# SVM Three Way Classification

I would like to verify the following methodology for using SVMs for three way classification. That is, the response $Y$ can be either $\{-1, 0, 1\}$:

First train an SVM to distinguish between $\{-1,1\}$ and $\{0\}$. Then train an SVM to distinguish between $\{-1,1\}$. For each instance $X$, first use the first SVM, and if it is not $\{0\}$, classify it using the second SVM.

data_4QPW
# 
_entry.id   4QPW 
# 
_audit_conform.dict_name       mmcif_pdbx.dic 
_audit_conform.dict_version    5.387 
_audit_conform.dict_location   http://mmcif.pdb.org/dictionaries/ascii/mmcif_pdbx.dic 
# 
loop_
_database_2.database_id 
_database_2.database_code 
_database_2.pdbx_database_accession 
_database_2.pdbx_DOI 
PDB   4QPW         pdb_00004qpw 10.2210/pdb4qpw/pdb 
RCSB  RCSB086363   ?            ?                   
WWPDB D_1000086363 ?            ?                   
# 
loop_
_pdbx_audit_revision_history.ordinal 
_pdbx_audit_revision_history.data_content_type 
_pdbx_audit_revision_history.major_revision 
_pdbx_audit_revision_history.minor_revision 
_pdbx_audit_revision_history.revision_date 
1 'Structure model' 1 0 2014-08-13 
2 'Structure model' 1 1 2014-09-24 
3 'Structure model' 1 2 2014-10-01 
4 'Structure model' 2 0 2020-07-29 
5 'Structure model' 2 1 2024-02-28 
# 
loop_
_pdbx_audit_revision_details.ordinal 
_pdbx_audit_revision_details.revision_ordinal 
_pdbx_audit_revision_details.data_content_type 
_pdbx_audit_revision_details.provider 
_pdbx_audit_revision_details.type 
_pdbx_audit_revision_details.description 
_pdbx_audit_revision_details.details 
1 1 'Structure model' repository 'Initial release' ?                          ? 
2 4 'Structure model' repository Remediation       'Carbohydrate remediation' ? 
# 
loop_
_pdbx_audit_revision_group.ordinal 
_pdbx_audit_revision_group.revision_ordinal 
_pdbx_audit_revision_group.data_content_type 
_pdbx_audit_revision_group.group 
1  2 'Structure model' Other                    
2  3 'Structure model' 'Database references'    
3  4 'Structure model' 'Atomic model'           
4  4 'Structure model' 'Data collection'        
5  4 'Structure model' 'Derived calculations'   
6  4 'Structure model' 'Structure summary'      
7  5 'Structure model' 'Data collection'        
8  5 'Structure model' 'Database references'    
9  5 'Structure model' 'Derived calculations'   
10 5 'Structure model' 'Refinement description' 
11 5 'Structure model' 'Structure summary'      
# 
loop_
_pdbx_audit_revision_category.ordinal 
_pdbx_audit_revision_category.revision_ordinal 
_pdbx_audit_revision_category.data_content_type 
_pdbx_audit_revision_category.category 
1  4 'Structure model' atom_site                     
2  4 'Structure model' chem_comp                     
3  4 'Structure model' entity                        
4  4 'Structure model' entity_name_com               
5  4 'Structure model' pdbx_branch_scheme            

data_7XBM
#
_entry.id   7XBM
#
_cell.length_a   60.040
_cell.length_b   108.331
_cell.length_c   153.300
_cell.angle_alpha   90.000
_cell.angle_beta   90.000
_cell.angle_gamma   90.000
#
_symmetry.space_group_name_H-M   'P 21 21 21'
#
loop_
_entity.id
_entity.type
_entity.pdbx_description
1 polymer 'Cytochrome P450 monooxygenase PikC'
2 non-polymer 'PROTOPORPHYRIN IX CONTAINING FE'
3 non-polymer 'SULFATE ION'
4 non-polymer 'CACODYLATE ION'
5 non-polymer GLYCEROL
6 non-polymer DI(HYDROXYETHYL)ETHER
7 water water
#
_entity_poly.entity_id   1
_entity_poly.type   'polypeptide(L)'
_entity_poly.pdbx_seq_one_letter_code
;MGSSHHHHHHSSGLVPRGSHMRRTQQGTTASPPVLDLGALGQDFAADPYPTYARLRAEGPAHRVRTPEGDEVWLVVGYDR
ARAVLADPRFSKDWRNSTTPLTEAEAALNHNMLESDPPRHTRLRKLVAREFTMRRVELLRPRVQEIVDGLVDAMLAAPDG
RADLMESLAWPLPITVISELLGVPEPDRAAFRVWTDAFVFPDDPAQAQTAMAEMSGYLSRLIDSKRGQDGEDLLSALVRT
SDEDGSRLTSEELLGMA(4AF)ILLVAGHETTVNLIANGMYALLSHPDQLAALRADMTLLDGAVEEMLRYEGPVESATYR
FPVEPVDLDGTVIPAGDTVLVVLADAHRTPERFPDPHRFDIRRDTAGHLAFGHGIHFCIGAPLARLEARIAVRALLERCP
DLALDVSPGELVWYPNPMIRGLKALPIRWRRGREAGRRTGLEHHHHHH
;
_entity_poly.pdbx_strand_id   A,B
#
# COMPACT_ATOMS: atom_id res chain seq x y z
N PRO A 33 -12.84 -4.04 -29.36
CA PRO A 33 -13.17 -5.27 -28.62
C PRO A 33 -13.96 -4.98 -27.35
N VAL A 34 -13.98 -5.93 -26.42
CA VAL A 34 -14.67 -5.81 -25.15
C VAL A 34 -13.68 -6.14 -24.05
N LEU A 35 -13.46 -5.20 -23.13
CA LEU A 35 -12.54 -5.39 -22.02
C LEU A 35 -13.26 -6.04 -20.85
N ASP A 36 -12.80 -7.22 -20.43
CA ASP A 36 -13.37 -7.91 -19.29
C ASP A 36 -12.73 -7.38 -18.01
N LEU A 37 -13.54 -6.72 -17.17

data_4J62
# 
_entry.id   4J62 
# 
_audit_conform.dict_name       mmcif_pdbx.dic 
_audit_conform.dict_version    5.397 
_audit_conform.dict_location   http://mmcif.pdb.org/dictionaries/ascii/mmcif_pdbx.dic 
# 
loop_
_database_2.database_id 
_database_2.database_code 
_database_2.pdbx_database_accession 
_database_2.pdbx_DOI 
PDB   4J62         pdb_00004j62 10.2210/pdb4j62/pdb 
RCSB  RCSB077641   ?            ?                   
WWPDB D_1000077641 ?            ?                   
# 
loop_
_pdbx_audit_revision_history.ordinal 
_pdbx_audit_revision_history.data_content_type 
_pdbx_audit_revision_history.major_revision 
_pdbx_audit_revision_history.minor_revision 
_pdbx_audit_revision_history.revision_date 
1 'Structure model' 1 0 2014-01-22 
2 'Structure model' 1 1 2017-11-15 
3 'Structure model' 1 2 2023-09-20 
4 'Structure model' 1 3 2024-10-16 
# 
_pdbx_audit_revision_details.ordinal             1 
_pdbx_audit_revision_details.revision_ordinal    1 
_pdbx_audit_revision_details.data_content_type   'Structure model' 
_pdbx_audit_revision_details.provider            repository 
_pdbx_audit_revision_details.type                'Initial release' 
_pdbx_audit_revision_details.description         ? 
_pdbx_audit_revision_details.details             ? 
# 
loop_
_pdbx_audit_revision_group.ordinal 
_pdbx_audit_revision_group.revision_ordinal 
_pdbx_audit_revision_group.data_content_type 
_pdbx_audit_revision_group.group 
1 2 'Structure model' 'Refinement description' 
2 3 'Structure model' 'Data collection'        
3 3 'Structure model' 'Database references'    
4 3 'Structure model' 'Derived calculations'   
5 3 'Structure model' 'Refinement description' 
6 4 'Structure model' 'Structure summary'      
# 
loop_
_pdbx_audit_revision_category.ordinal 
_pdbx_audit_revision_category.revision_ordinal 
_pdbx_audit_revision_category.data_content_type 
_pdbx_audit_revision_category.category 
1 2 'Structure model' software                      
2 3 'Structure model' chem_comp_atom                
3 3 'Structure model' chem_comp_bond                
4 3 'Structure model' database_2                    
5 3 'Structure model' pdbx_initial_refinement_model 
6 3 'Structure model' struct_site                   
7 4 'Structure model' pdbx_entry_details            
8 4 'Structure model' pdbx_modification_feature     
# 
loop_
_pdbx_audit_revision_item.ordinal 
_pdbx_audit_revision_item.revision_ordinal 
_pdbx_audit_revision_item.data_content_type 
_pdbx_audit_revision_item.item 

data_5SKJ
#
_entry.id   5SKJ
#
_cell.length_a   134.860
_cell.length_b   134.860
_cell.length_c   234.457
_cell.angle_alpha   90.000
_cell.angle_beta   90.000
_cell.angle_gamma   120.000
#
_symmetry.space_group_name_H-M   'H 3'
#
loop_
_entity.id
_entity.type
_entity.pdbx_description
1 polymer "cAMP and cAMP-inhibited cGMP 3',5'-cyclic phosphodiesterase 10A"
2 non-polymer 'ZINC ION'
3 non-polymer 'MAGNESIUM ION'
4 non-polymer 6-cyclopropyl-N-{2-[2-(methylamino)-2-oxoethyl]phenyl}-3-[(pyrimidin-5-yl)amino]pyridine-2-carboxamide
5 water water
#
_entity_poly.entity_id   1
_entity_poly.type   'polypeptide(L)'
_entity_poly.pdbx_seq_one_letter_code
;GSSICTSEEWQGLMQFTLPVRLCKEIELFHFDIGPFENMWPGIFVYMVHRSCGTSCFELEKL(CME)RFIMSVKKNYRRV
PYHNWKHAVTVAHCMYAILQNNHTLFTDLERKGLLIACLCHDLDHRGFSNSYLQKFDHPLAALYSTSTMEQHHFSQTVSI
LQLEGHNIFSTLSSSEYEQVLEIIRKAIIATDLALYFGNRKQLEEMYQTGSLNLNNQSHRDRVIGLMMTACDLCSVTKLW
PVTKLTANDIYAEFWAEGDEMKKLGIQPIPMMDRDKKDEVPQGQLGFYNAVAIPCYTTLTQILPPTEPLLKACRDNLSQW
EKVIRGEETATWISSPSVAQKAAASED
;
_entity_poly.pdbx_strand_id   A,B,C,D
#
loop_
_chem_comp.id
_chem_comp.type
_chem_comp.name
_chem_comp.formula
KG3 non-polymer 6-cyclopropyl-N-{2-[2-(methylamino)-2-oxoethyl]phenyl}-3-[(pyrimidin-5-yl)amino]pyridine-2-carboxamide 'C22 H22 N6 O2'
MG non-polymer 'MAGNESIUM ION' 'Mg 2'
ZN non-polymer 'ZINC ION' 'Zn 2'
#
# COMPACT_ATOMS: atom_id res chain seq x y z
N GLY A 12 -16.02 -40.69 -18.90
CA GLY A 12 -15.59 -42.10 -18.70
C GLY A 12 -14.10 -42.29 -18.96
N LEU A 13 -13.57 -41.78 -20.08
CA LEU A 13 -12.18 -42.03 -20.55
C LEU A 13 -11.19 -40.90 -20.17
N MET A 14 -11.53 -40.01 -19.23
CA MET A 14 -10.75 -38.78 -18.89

My main questions are:

1. Whether this type of thing is common
2. Whether I can possibly get better results by using other combinations, e.g., first distinguishing between $\{-1, 0\}$ and then $\{0, 1\}$?

The most common approach is one-vs-all classification, which involves making $n$ models for $n$ classes. In your case that would be 1 vs (0, 1), 0 vs (-1, 1) and -1 vs (0, 1). Another common approach is all-vs-all, which requires $n(n-1)$ models and is hence more computationally demanding.